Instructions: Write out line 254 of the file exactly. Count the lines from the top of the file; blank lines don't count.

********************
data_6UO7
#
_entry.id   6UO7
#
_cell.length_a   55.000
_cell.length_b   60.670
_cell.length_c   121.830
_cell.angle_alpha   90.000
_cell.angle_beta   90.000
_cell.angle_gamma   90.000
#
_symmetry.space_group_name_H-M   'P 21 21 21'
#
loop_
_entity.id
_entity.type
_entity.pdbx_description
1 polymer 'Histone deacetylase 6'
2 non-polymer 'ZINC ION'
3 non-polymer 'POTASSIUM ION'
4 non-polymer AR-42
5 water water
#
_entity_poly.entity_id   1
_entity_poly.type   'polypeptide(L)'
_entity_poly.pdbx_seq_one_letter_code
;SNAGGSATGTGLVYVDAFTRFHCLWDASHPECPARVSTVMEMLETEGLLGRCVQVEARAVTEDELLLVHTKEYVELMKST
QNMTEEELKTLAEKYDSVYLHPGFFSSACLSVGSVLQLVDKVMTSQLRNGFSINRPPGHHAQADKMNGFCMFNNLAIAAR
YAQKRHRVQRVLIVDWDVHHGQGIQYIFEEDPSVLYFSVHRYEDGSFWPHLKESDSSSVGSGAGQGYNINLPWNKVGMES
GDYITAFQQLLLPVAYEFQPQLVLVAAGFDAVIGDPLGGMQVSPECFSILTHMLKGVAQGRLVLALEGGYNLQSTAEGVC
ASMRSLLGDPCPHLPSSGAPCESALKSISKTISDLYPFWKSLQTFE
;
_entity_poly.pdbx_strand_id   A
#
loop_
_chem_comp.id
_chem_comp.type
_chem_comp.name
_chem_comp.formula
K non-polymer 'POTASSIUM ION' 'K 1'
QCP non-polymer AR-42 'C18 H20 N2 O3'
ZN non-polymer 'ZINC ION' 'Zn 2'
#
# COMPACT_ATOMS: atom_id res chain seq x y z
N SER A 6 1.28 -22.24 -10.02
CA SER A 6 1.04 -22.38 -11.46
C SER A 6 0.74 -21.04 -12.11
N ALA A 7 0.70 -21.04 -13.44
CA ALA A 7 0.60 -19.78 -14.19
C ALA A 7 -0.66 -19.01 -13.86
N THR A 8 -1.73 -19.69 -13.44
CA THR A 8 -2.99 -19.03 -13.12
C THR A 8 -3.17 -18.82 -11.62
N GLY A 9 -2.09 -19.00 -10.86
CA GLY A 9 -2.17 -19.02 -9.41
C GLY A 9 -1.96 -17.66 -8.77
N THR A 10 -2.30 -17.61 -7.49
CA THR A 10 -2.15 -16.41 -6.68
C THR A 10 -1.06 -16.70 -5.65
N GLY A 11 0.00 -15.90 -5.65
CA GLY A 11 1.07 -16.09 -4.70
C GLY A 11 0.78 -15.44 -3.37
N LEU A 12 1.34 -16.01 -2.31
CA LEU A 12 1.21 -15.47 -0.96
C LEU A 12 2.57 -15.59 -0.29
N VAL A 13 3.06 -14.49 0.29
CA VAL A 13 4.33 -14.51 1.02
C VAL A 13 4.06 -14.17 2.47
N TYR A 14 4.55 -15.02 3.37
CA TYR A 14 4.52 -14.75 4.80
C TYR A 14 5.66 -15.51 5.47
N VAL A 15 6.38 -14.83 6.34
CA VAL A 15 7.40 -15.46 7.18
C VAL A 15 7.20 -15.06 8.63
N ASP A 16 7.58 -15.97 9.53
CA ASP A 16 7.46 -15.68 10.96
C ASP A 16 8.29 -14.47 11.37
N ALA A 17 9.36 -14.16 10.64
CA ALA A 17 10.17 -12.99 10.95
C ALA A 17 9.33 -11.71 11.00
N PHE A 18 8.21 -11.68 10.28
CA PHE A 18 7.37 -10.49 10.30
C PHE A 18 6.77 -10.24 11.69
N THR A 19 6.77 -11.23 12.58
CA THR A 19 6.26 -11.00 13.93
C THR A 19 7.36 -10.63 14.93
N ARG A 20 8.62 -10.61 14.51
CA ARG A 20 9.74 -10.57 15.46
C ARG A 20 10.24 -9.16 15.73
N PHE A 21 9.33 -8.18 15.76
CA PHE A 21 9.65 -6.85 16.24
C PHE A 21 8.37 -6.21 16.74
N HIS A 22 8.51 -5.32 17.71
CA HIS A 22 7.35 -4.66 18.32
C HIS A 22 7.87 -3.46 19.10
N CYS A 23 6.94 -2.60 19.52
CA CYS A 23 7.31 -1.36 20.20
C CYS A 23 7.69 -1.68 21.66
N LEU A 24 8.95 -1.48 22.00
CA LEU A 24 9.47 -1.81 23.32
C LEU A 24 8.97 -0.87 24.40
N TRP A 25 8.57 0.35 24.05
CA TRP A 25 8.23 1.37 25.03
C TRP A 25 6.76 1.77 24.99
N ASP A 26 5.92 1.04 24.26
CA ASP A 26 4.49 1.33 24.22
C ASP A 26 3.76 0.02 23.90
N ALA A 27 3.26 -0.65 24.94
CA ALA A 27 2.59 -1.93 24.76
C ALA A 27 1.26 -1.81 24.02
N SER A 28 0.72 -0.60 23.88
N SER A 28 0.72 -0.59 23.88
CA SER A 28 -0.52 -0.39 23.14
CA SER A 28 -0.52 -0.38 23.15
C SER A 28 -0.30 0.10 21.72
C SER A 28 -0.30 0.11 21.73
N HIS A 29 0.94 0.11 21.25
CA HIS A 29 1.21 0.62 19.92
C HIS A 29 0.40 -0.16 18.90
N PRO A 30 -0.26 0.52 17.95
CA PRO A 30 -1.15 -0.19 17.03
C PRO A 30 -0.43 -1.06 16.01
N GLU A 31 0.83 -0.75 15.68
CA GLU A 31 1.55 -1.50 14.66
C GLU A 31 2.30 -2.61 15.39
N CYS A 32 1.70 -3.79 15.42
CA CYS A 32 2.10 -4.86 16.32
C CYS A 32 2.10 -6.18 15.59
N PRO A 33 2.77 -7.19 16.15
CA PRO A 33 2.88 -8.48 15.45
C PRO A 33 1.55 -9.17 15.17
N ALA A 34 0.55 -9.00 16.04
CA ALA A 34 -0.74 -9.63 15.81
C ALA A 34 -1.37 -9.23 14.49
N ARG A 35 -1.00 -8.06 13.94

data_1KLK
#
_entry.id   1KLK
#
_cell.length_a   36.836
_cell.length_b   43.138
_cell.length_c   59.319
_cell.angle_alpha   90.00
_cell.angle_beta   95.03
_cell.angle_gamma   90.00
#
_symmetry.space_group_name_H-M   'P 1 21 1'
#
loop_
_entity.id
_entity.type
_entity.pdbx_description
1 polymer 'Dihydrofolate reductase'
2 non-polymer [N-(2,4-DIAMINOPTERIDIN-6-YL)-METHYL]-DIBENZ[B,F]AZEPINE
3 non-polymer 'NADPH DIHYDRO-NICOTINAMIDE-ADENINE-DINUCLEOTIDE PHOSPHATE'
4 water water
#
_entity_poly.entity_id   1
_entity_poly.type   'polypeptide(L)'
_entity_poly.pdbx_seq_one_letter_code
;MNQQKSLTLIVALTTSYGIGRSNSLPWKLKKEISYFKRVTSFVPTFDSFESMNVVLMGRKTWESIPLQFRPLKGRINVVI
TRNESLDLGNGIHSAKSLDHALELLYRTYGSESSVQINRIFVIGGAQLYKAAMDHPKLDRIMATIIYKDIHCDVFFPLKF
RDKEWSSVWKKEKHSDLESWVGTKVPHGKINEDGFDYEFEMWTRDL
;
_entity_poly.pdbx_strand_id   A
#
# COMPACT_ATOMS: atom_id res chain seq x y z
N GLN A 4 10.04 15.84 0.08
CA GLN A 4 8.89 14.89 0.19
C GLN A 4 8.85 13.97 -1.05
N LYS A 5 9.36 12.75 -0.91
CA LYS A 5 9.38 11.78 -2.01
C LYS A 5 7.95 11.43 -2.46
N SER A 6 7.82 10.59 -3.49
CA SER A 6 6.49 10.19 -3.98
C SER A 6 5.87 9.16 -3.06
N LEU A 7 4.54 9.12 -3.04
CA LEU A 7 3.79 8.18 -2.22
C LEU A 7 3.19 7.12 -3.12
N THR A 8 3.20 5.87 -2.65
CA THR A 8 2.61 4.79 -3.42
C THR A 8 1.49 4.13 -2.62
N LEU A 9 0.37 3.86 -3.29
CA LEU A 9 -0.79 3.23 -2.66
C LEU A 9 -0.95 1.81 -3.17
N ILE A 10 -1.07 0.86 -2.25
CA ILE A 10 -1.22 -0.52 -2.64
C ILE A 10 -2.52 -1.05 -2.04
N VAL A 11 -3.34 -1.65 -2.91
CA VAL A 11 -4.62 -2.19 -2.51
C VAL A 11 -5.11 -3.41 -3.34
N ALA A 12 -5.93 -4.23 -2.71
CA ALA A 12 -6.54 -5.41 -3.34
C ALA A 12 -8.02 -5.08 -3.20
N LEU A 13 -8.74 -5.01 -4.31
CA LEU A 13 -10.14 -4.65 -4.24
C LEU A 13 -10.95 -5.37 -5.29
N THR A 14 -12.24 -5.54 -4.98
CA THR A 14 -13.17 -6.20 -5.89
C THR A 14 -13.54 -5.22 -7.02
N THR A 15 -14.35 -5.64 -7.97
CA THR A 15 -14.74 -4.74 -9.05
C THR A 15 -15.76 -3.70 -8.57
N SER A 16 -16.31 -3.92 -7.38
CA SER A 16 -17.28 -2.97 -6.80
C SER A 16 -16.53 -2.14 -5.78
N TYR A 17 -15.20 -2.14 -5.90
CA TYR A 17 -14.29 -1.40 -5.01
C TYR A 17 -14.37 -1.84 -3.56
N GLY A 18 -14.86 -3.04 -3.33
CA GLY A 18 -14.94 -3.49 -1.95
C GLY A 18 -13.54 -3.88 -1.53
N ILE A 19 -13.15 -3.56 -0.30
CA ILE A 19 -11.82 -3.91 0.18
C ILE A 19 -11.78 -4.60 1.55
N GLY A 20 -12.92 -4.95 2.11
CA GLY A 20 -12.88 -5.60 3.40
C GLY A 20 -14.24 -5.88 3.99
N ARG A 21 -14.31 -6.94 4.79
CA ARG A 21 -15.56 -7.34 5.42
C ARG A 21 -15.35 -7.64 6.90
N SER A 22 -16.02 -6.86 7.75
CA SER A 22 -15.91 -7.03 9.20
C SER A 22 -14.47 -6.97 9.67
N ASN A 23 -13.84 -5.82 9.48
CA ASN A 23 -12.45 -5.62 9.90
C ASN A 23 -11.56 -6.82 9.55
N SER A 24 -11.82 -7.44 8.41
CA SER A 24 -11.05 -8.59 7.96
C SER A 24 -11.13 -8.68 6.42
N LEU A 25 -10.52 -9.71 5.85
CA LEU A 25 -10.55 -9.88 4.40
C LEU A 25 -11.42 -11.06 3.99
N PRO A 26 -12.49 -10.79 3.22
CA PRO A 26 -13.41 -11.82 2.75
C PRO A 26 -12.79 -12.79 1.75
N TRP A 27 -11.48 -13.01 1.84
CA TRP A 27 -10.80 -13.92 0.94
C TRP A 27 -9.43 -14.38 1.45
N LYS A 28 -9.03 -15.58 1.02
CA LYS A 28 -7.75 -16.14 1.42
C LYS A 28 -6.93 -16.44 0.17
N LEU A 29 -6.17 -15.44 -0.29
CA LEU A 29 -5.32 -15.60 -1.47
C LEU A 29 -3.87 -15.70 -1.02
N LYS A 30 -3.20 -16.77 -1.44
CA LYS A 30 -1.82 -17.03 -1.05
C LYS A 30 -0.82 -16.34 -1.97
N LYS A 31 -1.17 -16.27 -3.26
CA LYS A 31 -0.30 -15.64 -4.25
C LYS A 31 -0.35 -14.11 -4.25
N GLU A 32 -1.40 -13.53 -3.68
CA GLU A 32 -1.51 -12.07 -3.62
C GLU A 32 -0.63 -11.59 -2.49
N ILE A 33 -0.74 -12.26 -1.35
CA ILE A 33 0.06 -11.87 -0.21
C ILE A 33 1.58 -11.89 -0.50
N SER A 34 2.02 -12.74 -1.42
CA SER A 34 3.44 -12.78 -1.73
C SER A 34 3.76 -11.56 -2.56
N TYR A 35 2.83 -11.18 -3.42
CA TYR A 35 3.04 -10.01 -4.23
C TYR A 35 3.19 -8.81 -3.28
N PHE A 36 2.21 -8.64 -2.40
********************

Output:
C GLU A 32 -0.63 -11.59 -2.49